You can read about payment rates here, but because every family has different income and circumstances, it’s a good idea to call the Grandparent Advisers Line, describe your situation and get their advice on what you can claim.
How does the government define ‘grandparent’?
The good news is that the government defines ‘grandparent’ in broad terms for the above payments, so you can be the biological or non-biological grandparent of the child. Grandparents through adoption, artificial conception, surrogacy and step-grandparent relationships are all recognised.
What payments are available to other non-parent carers?
As well as supporting grandparent carers, the government also supports other non-parent carers, like legal guardians and family members who care for a child.
How has the new child care subsidy system affected grandparents?
Although there are payments available to grandparent carers, it’s worrying to see that the number of grandparents claiming child care benefits has dropped sharply since the overhaul of the child care subsidy system in July 2018.
In number terms, The Guardian reports that there has been a 24 per cent (or thereabouts) drop in the number of grandparents receiving financial assistance, with 3,300 grandparents receiving the new Grandparent Subsidy in March 2019, compared with 4,340 getting the previous Grandparent Child Care Benefit in March 2018.
There has also been a 37 per cent decline in the number of children the grandparent benefit is claimed for, from 7,570 in March 2018 to 4,760 in March 2019.
The Department of Education says the figures aren’t comparable, because they relate to different payments and policy settings, but others are concerned that a ‘tightening of eligibility requirements’ has caused the drop in grandparent payments and led to vulnerable children exiting formal care arrangements or ending up in foster care.
Labor’s early childhood education spokesperson, Amanda Rishworth says, ‘The [child care subsidy] system is overly complex and I think that may have caught out a huge number of grandparents, but I think it is also a change in definition about how much care you are required to take which would have made a whole lot of grandparents ineligible.’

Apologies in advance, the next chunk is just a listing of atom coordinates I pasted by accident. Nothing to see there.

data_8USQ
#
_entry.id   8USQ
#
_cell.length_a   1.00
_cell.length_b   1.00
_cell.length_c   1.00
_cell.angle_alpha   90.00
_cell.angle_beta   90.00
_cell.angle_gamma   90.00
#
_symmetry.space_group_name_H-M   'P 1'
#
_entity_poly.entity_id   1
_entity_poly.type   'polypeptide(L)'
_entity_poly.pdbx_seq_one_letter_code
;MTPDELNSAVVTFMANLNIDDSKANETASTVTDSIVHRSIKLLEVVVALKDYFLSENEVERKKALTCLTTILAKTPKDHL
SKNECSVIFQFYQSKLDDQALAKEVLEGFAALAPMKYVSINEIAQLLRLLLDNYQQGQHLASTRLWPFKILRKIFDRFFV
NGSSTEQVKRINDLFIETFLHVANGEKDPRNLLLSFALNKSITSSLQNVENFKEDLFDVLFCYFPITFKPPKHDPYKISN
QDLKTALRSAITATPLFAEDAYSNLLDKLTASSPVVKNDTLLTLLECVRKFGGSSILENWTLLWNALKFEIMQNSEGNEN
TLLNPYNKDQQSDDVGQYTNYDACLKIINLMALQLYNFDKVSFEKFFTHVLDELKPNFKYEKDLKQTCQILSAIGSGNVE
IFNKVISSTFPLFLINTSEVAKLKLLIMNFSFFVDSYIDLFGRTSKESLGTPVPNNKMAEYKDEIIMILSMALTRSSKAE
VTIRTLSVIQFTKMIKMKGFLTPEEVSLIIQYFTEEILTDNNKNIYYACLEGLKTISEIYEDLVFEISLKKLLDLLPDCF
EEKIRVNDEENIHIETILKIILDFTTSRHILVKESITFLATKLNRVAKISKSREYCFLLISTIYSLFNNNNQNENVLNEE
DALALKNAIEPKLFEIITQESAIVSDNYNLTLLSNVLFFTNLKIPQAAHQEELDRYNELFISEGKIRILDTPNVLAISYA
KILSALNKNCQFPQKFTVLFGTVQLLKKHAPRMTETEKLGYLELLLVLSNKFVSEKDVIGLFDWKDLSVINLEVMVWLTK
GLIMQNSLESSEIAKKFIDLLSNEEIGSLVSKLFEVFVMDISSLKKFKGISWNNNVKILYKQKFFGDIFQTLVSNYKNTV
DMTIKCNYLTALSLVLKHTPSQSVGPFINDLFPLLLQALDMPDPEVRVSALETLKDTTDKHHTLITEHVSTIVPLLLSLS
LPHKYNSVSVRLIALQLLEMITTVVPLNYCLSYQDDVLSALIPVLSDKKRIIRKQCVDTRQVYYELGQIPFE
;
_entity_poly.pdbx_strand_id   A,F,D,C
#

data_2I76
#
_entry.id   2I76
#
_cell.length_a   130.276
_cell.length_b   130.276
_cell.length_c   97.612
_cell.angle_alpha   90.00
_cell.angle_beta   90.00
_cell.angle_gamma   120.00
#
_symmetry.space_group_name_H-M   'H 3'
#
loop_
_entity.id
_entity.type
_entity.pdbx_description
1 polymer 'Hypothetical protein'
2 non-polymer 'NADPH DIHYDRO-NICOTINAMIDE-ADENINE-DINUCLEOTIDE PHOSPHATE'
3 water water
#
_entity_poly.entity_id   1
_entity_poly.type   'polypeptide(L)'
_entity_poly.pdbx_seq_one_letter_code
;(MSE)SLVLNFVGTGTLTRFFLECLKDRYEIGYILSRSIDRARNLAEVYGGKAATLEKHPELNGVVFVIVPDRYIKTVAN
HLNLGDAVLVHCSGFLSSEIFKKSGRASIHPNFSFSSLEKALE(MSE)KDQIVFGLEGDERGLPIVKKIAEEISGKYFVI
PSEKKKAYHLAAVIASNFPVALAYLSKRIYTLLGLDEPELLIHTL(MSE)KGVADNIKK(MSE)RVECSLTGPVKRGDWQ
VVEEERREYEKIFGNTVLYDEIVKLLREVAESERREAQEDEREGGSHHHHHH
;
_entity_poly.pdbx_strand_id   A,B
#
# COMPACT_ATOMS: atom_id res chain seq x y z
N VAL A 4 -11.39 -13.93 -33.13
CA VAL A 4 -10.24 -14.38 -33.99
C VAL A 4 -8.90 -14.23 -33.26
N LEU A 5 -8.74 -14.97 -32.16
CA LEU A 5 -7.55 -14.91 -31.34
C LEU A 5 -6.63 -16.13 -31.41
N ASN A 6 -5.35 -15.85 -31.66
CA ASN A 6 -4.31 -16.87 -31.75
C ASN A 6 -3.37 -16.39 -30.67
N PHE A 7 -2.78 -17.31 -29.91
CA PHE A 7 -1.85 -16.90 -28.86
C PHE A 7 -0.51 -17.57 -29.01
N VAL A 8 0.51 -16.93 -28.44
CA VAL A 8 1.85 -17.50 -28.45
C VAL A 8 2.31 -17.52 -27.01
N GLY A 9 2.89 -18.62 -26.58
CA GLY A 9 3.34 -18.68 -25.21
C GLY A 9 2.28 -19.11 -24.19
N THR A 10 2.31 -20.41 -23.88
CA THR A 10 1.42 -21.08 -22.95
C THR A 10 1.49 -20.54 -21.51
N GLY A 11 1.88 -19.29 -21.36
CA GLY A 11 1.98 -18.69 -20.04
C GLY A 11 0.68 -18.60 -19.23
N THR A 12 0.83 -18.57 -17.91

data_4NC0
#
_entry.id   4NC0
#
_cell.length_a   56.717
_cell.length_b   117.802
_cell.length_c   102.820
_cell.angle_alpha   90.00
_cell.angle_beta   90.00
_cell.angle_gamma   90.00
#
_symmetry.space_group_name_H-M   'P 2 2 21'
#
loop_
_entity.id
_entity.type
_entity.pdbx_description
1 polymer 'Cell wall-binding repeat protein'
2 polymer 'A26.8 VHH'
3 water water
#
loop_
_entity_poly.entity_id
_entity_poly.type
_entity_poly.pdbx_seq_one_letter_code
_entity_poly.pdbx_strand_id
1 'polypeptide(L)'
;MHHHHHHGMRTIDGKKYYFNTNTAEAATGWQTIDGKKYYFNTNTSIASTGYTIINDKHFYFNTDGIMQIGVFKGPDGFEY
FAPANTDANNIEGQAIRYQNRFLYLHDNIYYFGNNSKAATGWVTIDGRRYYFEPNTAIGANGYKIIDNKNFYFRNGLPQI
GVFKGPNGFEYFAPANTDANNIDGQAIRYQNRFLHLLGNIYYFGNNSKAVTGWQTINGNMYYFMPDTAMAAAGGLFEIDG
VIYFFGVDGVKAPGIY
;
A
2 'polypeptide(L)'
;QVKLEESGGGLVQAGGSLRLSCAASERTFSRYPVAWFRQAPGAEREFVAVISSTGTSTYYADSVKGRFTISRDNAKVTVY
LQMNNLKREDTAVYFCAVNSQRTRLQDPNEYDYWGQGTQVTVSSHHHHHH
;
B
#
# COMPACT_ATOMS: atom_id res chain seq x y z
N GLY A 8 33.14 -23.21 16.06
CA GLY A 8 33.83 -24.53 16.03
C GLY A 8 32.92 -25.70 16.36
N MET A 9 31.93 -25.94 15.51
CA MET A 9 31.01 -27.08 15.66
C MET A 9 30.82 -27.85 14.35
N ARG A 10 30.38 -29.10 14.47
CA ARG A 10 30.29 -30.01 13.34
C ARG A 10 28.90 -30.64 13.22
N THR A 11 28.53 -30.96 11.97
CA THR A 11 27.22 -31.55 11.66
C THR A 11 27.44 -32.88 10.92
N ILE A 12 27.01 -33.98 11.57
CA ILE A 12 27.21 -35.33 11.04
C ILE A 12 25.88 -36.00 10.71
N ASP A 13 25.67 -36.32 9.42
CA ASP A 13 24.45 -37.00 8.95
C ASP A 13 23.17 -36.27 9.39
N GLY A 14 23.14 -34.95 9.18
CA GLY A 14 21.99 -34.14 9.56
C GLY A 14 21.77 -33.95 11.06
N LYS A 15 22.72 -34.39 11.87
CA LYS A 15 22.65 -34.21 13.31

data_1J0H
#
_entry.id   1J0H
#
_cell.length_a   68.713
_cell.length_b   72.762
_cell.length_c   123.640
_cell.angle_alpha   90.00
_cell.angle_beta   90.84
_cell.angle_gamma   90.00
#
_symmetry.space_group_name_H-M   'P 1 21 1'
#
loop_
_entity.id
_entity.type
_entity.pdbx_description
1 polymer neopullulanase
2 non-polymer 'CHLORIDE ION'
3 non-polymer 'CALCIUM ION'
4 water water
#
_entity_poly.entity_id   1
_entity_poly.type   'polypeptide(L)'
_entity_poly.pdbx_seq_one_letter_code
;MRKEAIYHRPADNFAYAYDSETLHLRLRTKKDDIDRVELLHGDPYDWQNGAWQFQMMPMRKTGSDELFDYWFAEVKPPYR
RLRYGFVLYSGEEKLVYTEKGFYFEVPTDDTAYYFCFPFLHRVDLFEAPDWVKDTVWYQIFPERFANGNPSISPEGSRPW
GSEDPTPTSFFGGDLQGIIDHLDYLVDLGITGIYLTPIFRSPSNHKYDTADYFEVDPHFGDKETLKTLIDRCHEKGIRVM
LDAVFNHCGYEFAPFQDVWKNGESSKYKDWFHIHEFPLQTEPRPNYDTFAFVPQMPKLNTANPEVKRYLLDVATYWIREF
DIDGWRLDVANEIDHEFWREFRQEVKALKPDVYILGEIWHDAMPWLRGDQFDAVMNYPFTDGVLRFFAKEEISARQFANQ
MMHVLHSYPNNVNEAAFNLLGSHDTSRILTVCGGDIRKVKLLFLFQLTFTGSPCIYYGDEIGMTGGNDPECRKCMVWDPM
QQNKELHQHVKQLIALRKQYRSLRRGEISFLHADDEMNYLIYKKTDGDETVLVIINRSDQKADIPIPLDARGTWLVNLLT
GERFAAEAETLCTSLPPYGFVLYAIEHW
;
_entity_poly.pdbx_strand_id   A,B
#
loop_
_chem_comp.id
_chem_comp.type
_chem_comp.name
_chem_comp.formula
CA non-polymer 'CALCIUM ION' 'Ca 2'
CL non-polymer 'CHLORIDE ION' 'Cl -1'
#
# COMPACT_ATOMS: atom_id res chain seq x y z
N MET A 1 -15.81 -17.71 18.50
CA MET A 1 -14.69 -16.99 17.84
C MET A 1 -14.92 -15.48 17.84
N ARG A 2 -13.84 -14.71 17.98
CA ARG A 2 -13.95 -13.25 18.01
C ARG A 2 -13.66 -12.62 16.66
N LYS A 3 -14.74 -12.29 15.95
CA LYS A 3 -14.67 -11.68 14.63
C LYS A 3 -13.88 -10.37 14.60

Specifically, the new Grandparent Subsidy requires grandparents to provide at least 65 per cent of child care, whereas the old Grandparent Child Care Benefit required them to be the ‘sole or major provider of ongoing daily care’ (which allowed for 85 hours in the 168 hour week, or 50.6 per cent of the care).
The government has responded by saying that other subsidies may be available to grandparents who don’t qualify for the Grandparent Subsidy (such as the Child Care Subsidy), and we hope that positive changes appear in this year’s figures.
How should your family approach grandparent care?
If you’re a grandparent carer (or your parents/in-laws look after your child on a regular basis), it’s definitely worth investigating the subsidies that may be available to your family. And even if you have an informal grandparent care arrangement that doesn’t attract government payments, it’s still important to think about finances and other practical matters.
While some grandparents are happy to provide free child care or fund their grandchild’s daily activities, others will need to be paid for their services or given spending money.
As well as being fairly remunerated, grandparents also need to be physically and emotionally up to the challenge of child care, so it’s recommended that you get the family together and speak openly about all your expectations and concerns from the outset.
Good communication between parents and grandparents is essential to ensure everyone is comfortable with the proposed or current child care arrangements, and this article will help you successfully navigate the world of grandparent care.